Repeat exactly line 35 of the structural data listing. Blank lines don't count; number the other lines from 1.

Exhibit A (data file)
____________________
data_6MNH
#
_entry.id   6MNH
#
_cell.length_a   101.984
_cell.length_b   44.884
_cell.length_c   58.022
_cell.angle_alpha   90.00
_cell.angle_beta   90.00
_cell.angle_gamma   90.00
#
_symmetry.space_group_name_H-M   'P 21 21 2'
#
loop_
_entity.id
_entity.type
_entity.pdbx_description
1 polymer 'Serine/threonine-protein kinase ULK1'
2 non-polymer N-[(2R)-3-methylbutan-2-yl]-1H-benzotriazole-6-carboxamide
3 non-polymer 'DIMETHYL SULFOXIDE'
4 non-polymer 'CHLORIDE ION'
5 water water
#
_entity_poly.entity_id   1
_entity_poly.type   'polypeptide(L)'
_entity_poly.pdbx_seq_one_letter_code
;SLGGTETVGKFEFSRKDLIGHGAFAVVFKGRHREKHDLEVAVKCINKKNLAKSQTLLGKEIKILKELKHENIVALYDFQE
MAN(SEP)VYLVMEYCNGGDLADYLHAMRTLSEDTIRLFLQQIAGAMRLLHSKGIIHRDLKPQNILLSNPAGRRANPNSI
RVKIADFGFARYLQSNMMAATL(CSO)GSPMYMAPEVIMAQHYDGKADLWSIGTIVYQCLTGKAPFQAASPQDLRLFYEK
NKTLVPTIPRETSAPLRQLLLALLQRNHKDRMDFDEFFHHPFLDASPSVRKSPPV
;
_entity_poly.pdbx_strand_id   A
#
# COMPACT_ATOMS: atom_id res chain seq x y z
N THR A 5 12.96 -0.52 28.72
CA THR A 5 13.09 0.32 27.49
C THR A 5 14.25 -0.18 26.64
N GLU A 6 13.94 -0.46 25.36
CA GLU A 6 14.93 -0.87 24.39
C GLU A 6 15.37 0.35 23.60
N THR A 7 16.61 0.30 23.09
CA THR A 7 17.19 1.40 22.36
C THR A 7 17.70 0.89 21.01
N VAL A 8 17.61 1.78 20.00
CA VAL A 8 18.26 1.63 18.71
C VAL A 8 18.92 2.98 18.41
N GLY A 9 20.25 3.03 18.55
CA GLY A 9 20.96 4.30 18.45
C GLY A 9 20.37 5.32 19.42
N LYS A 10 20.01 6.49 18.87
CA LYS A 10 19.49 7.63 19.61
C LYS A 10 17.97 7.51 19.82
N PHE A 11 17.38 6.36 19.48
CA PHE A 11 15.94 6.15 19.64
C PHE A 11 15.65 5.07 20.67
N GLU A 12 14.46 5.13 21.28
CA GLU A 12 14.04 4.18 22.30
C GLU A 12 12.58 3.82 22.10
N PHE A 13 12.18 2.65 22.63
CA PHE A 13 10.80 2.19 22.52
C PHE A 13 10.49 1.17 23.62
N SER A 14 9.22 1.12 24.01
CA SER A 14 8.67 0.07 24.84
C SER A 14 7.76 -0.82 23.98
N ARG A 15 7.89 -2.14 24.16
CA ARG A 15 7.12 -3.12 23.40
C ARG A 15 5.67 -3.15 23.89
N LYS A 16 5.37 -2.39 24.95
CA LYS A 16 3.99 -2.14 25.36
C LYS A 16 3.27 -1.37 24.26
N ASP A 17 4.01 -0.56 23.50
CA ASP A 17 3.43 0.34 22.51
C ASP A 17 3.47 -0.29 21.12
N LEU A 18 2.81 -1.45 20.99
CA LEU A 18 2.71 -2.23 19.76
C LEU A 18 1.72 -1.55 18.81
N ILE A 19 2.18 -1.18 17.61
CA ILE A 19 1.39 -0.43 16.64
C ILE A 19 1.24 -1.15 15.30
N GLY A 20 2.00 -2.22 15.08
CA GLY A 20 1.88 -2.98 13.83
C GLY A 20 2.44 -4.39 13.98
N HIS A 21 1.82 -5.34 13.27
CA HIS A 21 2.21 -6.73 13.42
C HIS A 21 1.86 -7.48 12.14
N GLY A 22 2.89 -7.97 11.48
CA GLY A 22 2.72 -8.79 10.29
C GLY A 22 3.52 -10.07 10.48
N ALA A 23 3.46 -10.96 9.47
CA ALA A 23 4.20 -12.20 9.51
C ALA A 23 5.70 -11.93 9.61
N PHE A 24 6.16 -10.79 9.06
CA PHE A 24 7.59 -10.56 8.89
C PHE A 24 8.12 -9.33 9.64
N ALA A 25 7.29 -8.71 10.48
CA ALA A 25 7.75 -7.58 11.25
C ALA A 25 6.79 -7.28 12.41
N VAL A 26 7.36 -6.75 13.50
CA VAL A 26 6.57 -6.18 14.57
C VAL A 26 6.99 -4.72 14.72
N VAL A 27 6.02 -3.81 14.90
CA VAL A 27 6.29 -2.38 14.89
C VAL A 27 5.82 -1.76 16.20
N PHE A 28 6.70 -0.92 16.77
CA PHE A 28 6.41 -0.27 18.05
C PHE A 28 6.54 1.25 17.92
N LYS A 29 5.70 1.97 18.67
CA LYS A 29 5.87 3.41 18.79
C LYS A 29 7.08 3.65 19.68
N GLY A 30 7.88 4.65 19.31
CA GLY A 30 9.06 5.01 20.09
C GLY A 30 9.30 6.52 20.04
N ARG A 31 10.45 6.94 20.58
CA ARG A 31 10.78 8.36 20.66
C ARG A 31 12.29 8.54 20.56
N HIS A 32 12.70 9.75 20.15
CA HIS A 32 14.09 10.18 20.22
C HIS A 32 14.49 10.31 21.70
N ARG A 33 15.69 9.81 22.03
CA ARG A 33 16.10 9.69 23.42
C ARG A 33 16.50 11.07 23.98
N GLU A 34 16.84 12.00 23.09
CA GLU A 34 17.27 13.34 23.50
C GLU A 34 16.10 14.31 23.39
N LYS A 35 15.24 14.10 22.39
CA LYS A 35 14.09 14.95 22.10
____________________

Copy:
N THR A 5 12.96 -0.52 28.72